Landline phone has long been a staple of the household, and while smartphones may have nudged past it in terms of popularity and ubiquity, that doesn’t mean that those familiar communication devices no longer have a place.
What has hurt landline phones, or at least what’s been perceived as such, is the notion that there are no more improvements that can be applied to this communication device.
It’s perceived to have peaked, and in some cases, obsolete.
But viewing landlines as such serves to discount their true potential.
Just because their development has seemingly plateaued, doesn’t mean they can no longer change for the better.
First off, before significant changes can be mapped out and worked on for landline phones, a clearer role for them must be determined.
Landlines will likely never become as functional as their more mobile counterparts, but what they can become are better tools of efficient, straightforward communication.
Improvements to the currently existing landline phone can focus on building upon their communication capabilities, potentially giving them the ability to connect people from great distances all while ensuring that each party is heard clearly over the line.
If there is one area in which a landline phone can possess a distinct advantage over smartphones, it’s in actually making sure that the people on both ends of a phone call are able to understand each other well, and that alone can be reason enough not just for landlines to stay, but for them to be valued.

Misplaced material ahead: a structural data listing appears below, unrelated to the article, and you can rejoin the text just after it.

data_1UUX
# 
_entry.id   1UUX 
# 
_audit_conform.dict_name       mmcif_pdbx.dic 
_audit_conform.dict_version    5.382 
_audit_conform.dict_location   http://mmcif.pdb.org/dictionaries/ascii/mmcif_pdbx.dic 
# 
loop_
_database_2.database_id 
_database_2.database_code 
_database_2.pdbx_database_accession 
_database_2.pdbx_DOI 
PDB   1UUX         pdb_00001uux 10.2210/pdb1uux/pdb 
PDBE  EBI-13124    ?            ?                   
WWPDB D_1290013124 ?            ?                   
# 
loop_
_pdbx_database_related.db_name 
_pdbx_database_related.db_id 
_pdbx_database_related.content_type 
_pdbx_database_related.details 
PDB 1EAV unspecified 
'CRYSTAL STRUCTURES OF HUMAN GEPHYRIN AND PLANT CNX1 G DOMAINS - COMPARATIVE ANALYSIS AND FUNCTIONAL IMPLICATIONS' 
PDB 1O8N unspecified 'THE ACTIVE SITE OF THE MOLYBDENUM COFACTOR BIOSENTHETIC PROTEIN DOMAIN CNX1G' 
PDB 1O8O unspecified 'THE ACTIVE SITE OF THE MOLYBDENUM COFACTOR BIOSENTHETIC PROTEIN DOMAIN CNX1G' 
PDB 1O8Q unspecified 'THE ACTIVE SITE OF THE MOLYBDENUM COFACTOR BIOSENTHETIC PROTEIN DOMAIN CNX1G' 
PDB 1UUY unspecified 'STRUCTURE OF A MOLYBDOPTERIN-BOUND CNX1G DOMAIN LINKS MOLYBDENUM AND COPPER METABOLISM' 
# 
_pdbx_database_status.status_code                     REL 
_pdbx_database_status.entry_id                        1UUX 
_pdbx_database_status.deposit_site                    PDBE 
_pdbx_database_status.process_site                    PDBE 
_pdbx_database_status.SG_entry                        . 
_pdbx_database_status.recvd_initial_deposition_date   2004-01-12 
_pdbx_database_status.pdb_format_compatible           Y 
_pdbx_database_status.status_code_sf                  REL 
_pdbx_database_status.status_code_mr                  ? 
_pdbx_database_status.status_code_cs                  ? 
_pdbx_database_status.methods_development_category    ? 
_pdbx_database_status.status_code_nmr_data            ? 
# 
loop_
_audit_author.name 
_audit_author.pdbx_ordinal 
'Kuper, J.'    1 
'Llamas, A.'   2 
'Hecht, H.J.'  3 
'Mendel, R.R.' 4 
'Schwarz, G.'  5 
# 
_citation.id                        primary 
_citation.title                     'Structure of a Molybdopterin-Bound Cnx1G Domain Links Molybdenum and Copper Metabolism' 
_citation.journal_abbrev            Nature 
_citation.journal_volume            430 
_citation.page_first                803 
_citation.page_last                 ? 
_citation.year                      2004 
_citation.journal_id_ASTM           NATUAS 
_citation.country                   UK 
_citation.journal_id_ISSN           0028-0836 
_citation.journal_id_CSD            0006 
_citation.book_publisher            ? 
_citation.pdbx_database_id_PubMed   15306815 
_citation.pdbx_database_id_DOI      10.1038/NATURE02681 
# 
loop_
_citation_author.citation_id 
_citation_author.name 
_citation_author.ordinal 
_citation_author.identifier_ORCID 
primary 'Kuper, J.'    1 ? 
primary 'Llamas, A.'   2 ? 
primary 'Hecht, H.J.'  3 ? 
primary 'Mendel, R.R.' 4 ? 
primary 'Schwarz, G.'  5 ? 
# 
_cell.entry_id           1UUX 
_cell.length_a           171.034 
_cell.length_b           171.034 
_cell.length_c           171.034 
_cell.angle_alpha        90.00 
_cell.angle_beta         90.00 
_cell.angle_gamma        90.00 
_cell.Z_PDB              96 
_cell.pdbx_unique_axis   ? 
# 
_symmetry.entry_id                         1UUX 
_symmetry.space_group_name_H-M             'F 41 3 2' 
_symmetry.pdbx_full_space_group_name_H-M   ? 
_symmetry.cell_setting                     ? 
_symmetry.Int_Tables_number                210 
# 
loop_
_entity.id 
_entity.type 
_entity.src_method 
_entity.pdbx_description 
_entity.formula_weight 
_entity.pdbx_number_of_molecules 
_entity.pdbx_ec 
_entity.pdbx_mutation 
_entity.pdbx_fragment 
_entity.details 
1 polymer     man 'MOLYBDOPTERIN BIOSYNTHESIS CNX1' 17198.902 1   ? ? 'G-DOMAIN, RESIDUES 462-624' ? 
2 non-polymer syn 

Going down this route would give landlines their own little niche in the communication market, and that in of itself is meaningful in a marketplace that has grown to become friendlier to specialized offerings.
Landlines still have room to grow, and it’s just a matter of allowing them to develop as they should so that they are able to fill a valuable role in the world of communication.
A serial entrepreneur, Ray Bolouri is focused on creating "the next innovation.”
At young age, Ray co-wrote a dental billing software which has since become the defacto standard for dental practices worldwide. Later he helped market and build the 7th largest ISP in the United States.Read More
And most recently, he has built a new standard for modern business communication: an enterprise enhanced messaging platform: txtmeQuick.
Ray is 'obsessed' with better solutions and constantly challenges 'old standards'. From building the very first wireless network in Zimbabwe in 1995, to implementing the very first commercial DSL in 1996 and up to 2009. The following year, he founded the first ever modern M2B (mobile-to-business) communication platform developed; he has continued to push the limits of innovation, despite the odds (and has successfully achieved many of his goals).
Follow him on Twitter at @raybolouri.Enable your phone number to DO MORE. Click here for more details.
Latest posts by Ray Bolouri (see all)
- How can smartphones continue to push the limits of technology? - January 10, 2017
- The Humble Landline Phone can still Continue to Evolve - January 3, 2017
- Convincing Companies to Buy into Business Automation - December 8, 2016